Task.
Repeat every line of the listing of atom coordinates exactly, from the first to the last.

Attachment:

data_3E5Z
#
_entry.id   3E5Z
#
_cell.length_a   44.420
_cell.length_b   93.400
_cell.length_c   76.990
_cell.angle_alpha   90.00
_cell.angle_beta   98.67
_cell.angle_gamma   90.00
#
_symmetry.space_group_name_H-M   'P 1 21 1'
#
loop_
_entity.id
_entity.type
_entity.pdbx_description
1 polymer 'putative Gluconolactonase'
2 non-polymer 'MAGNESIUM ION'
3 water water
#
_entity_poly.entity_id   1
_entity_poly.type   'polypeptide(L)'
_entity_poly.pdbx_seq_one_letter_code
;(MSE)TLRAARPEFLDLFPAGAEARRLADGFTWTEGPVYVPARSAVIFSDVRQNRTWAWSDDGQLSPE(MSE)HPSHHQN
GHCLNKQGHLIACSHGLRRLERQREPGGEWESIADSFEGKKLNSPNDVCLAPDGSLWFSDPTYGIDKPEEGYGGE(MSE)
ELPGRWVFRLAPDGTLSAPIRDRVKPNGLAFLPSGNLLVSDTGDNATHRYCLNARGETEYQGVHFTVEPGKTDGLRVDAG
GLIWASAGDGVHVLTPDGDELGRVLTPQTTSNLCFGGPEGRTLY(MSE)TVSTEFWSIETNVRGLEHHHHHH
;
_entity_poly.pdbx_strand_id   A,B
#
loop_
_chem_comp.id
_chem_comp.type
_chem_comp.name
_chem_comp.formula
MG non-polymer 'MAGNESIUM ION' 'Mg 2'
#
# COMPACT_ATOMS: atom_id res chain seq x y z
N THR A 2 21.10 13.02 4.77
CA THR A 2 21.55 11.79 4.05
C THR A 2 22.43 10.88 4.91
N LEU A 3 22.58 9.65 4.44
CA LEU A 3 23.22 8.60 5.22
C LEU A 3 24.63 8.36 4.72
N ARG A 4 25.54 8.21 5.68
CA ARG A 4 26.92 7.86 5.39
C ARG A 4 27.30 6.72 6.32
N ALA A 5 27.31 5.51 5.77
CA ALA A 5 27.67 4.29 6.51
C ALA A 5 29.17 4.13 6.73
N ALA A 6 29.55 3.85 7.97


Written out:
data_3E5Z
#
_entry.id   3E5Z
#
_cell.length_a   44.420
_cell.length_b   93.400
_cell.length_c   76.990
_cell.angle_alpha   90.00
_cell.angle_beta   98.67
_cell.angle_gamma   90.00
#
_symmetry.space_group_name_H-M   'P 1 21 1'
#
loop_
_entity.id
_entity.type
_entity.pdbx_description
1 polymer 'putative Gluconolactonase'
2 non-polymer 'MAGNESIUM ION'
3 water water
#
_entity_poly.entity_id   1
_entity_poly.type   'polypeptide(L)'
_entity_poly.pdbx_seq_one_letter_code
;(MSE)TLRAARPEFLDLFPAGAEARRLADGFTWTEGPVYVPARSAVIFSDVRQNRTWAWSDDGQLSPE(MSE)HPSHHQN
GHCLNKQGHLIACSHGLRRLERQREPGGEWESIADSFEGKKLNSPNDVCLAPDGSLWFSDPTYGIDKPEEGYGGE(MSE)
ELPGRWVFRLAPDGTLSAPIRDRVKPNGLAFLPSGNLLVSDTGDNATHRYCLNARGETEYQGVHFTVEPGKTDGLRVDAG
GLIWASAGDGVHVLTPDGDELGRVLTPQTTSNLCFGGPEGRTLY(MSE)TVSTEFWSIETNVRGLEHHHHHH
;
_entity_poly.pdbx_strand_id   A,B
#
loop_
_chem_comp.id
_chem_comp.type
_chem_comp.name
_chem_comp.formula
MG non-polymer 'MAGNESIUM ION' 'Mg 2'
#
# COMPACT_ATOMS: atom_id res chain seq x y z
N THR A 2 21.10 13.02 4.77
CA THR A 2 21.55 11.79 4.05
C THR A 2 22.43 10.88 4.91
N LEU A 3 22.58 9.65 4.44
CA LEU A 3 23.22 8.60 5.22
C LEU A 3 24.63 8.36 4.72
N ARG A 4 25.54 8.21 5.68
CA ARG A 4 26.92 7.86 5.39
C ARG A 4 27.30 6.72 6.32
N ALA A 5 27.31 5.51 5.77
CA ALA A 5 27.67 4.29 6.51
C ALA A 5 29.17 4.13 6.73
N ALA A 6 29.55 3.85 7.97